Summer Food Service Program starts up at Sandrock Elementary School
Sandrock, Boys & Girls Club of Craig offer meals throughout the summer
Craig — The Summer Food Service Program began at Sandrock Elementary School on Monday, and that means it’s now operating at two area sites: Sandrock Elementary and the Boys & Girls Club of Craig.
It’s a program that helps children find a free meal during the day, and it also might connect them with students they don’t ordinarily see.
“You can actually see someone from eighth grade with someone from second grade,” said Chad Davis, 11, as he finished up his meal on Monday at Sandrock.
The Summer Food Service Program, funded by the U.S. Department of Agriculture, features lunch from 11:30 a.m. to 12 p.m. Monday through Friday at Sandrock Elementary School through late August. At the Boys & Girls Club of Craig, lunch runs from 11:30 a.m. to 12:30 p.m. each weekday, with a snack from 3:30 to 4 p.m.
The lunches are open to all families. Children through age 18 may eat for free, and adults pay $3.75 for a lunch.
The program is administered by the Colorado Department of Education, and Judy Baker, director of food services for the Moffat County School District, is coordinating the program locally.
Lona Hillewaert, who works for the Moffat County School District’s food service department, is preparing the meals at Sandrock Elementary for the third year this summer.
“We’ll have a main dish, a vegetable, a fruit and milk every day,” she said.
About 20 people came for Monday’s meal, and Hillewaert and her son, Trenton, have developed a strategy to get the word out to children who might be ready to eat when lunch time rolls around.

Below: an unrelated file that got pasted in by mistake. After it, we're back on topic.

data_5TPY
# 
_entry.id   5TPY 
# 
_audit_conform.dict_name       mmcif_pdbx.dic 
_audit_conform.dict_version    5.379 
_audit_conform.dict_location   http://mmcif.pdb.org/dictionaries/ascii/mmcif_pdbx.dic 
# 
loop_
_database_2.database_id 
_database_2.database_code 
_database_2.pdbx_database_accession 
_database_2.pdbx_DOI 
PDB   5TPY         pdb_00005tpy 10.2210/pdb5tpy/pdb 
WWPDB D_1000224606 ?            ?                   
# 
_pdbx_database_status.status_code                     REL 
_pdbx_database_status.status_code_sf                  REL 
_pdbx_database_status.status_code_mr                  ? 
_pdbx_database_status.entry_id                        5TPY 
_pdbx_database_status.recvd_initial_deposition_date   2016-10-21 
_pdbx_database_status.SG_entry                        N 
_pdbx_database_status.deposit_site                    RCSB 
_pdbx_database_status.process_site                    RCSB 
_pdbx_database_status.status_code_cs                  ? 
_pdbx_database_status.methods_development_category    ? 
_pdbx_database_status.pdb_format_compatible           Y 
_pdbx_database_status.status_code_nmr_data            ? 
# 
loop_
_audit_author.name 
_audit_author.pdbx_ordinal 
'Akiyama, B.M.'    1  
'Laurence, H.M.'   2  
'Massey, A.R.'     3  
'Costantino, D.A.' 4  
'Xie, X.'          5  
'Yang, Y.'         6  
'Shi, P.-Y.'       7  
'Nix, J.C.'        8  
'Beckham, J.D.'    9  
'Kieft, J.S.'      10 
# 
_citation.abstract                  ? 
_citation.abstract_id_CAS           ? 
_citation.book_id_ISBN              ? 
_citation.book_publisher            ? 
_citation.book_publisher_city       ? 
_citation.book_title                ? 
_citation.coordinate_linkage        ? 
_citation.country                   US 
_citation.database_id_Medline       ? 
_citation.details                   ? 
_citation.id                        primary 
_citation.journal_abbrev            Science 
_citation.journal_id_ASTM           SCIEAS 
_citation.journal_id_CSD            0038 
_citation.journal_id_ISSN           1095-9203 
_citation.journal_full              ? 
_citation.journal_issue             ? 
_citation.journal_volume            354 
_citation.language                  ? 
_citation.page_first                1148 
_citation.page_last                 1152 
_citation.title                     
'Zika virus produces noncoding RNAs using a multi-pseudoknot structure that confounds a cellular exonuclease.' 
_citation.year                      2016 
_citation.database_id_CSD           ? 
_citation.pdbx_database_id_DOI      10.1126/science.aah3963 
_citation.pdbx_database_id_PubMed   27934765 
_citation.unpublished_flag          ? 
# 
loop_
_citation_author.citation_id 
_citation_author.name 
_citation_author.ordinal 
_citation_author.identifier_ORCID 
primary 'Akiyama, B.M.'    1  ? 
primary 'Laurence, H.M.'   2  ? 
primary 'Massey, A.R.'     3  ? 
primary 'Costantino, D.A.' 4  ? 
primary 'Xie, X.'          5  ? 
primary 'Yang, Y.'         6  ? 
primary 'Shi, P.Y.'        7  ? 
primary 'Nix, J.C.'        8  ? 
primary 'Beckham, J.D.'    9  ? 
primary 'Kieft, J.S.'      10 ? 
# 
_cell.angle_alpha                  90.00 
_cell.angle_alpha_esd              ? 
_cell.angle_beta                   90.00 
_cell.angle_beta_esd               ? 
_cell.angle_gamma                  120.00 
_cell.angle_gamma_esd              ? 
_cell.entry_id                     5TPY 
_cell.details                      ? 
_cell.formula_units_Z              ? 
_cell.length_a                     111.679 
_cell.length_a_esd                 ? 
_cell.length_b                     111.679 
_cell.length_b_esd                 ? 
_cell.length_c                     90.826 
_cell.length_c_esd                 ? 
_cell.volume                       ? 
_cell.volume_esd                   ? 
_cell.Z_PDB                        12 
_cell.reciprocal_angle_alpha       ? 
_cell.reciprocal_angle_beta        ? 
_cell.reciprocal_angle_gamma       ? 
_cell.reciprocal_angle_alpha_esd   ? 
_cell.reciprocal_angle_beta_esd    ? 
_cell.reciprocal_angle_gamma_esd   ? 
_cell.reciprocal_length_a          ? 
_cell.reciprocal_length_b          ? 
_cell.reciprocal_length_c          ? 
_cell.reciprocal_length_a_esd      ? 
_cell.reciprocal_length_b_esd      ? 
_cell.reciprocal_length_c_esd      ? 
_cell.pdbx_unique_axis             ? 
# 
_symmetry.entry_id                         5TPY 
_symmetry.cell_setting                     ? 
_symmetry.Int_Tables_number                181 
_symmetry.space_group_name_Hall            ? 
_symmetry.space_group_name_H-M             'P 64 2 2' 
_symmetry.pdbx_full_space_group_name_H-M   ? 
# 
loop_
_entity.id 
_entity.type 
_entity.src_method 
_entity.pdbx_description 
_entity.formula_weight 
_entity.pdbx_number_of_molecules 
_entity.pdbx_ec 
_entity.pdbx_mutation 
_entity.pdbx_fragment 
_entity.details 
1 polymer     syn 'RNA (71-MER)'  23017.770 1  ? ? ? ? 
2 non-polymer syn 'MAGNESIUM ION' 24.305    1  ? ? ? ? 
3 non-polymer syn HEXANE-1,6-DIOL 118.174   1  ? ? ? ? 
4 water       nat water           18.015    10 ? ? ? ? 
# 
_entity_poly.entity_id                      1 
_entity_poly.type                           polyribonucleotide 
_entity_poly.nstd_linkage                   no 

“Last year I had my son ride out to Sherwood Forest (near City Park) where all the kids ride their bikes and round up people to come over,” she said. It’s something she and Trenton plan to try this summer, as well.
Hillewaert noted some of the children’s favorite foods from past years, including pizza and Bosco sticks.
“They liked the green chili burritos that we’re serving today,” she said. “Nachos are the ultimate favorite.”
Hillewaert said children are reacting more favorably to vegetables than they once did.
“They’ve come a long way in the past couple of years,” she said. “The salad bars that we do during the school year are a huge success.”
Hillewaert’s son Trenton was among the students participating in the meal on Monday, and he and other students noted the relaxed atmosphere during the summer.
“You have more friends here, and you have family, and you can actually go play with them,” Trenton Hillewaert, 15, said.
Adrian Silva, 13, noted the importance of the program to families who might be hitting rough financial times.
“A lot of families don’t have much for the children to eat,” he said.
Adrian’s point is supported by research. Drawing from 2012-2014 statistics from the USDA, a report from Hunger Free Colorado says that “nearly one in seven Coloradans struggle(s) with hunger, facing time when there is not enough money to buy food.”
Adrian also observed the chance to socialize when families come to the meals.
That sort of interaction is something that Lona Hillewaert enjoys, as well — when she’s working during the school year at Craig Middle School or during the summer at Sandrock Elementary.
“(The students) will notice things,” she said with a laugh. “They ask where your glasses are, and they ask if you cut your hair. They talk — and they ask how your day is.”
Support Local Journalism
Support Local Journalism
Readers around Craig and Moffat County make the Craig Press’ work possible. Your financial contribution supports our efforts to deliver quality, locally relevant journalism.
Now more than ever, your support is critical to help us keep our community informed about the evolving coronavirus pandemic and the impact it is having locally. Every contribution, however large or small, will make a difference.
Each donation will be used exclusively for the development and creation of increased news coverage.
The Hayden Board of Education on Monday responded to criticism from parents in the district who said they are worried the culture at the school has contributed to the school’s turnover rate among teachers.